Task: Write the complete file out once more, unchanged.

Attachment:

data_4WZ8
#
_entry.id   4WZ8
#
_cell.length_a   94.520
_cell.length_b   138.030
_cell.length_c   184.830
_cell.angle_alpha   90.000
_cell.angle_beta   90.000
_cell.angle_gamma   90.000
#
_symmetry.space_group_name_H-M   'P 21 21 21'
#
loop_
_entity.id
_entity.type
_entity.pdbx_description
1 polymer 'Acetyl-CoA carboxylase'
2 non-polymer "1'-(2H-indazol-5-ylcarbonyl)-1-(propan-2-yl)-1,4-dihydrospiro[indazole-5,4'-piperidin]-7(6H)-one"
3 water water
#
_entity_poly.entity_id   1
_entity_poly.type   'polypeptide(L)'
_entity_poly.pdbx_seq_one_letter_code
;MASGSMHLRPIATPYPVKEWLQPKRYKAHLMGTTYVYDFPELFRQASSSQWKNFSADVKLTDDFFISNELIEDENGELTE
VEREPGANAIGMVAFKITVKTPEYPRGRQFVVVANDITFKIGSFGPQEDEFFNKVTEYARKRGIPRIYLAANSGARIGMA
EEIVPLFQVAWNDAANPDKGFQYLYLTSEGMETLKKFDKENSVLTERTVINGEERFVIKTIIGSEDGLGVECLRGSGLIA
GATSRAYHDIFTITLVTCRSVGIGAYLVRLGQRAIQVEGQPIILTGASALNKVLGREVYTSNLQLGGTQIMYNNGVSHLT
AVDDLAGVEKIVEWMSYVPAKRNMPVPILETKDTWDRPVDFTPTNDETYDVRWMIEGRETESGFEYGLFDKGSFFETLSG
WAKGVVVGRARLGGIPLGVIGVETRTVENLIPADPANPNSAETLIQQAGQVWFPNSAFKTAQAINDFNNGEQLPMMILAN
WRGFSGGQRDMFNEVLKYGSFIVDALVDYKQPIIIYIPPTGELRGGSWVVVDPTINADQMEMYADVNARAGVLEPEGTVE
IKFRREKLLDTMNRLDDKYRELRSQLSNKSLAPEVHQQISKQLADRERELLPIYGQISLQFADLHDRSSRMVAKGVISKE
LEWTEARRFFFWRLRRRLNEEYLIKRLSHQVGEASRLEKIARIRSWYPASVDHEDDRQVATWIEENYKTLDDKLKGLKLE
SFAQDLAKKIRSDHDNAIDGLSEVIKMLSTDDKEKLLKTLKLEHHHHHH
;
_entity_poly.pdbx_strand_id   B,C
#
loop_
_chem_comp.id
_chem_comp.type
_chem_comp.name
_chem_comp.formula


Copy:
data_4WZ8
#
_entry.id   4WZ8
#
_cell.length_a   94.520
_cell.length_b   138.030
_cell.length_c   184.830
_cell.angle_alpha   90.000
_cell.angle_beta   90.000
_cell.angle_gamma   90.000
#
_symmetry.space_group_name_H-M   'P 21 21 21'
#
loop_
_entity.id
_entity.type
_entity.pdbx_description
1 polymer 'Acetyl-CoA carboxylase'
2 non-polymer "1'-(2H-indazol-5-ylcarbonyl)-1-(propan-2-yl)-1,4-dihydrospiro[indazole-5,4'-piperidin]-7(6H)-one"
3 water water
#
_entity_poly.entity_id   1
_entity_poly.type   'polypeptide(L)'
_entity_poly.pdbx_seq_one_letter_code
;MASGSMHLRPIATPYPVKEWLQPKRYKAHLMGTTYVYDFPELFRQASSSQWKNFSADVKLTDDFFISNELIEDENGELTE
VEREPGANAIGMVAFKITVKTPEYPRGRQFVVVANDITFKIGSFGPQEDEFFNKVTEYARKRGIPRIYLAANSGARIGMA
EEIVPLFQVAWNDAANPDKGFQYLYLTSEGMETLKKFDKENSVLTERTVINGEERFVIKTIIGSEDGLGVECLRGSGLIA
GATSRAYHDIFTITLVTCRSVGIGAYLVRLGQRAIQVEGQPIILTGASALNKVLGREVYTSNLQLGGTQIMYNNGVSHLT
AVDDLAGVEKIVEWMSYVPAKRNMPVPILETKDTWDRPVDFTPTNDETYDVRWMIEGRETESGFEYGLFDKGSFFETLSG
WAKGVVVGRARLGGIPLGVIGVETRTVENLIPADPANPNSAETLIQQAGQVWFPNSAFKTAQAINDFNNGEQLPMMILAN
WRGFSGGQRDMFNEVLKYGSFIVDALVDYKQPIIIYIPPTGELRGGSWVVVDPTINADQMEMYADVNARAGVLEPEGTVE
IKFRREKLLDTMNRLDDKYRELRSQLSNKSLAPEVHQQISKQLADRERELLPIYGQISLQFADLHDRSSRMVAKGVISKE
LEWTEARRFFFWRLRRRLNEEYLIKRLSHQVGEASRLEKIARIRSWYPASVDHEDDRQVATWIEENYKTLDDKLKGLKLE
SFAQDLAKKIRSDHDNAIDGLSEVIKMLSTDDKEKLLKTLKLEHHHHHH
;
_entity_poly.pdbx_strand_id   B,C
#
loop_
_chem_comp.id
_chem_comp.type
_chem_comp.name
_chem_comp.formula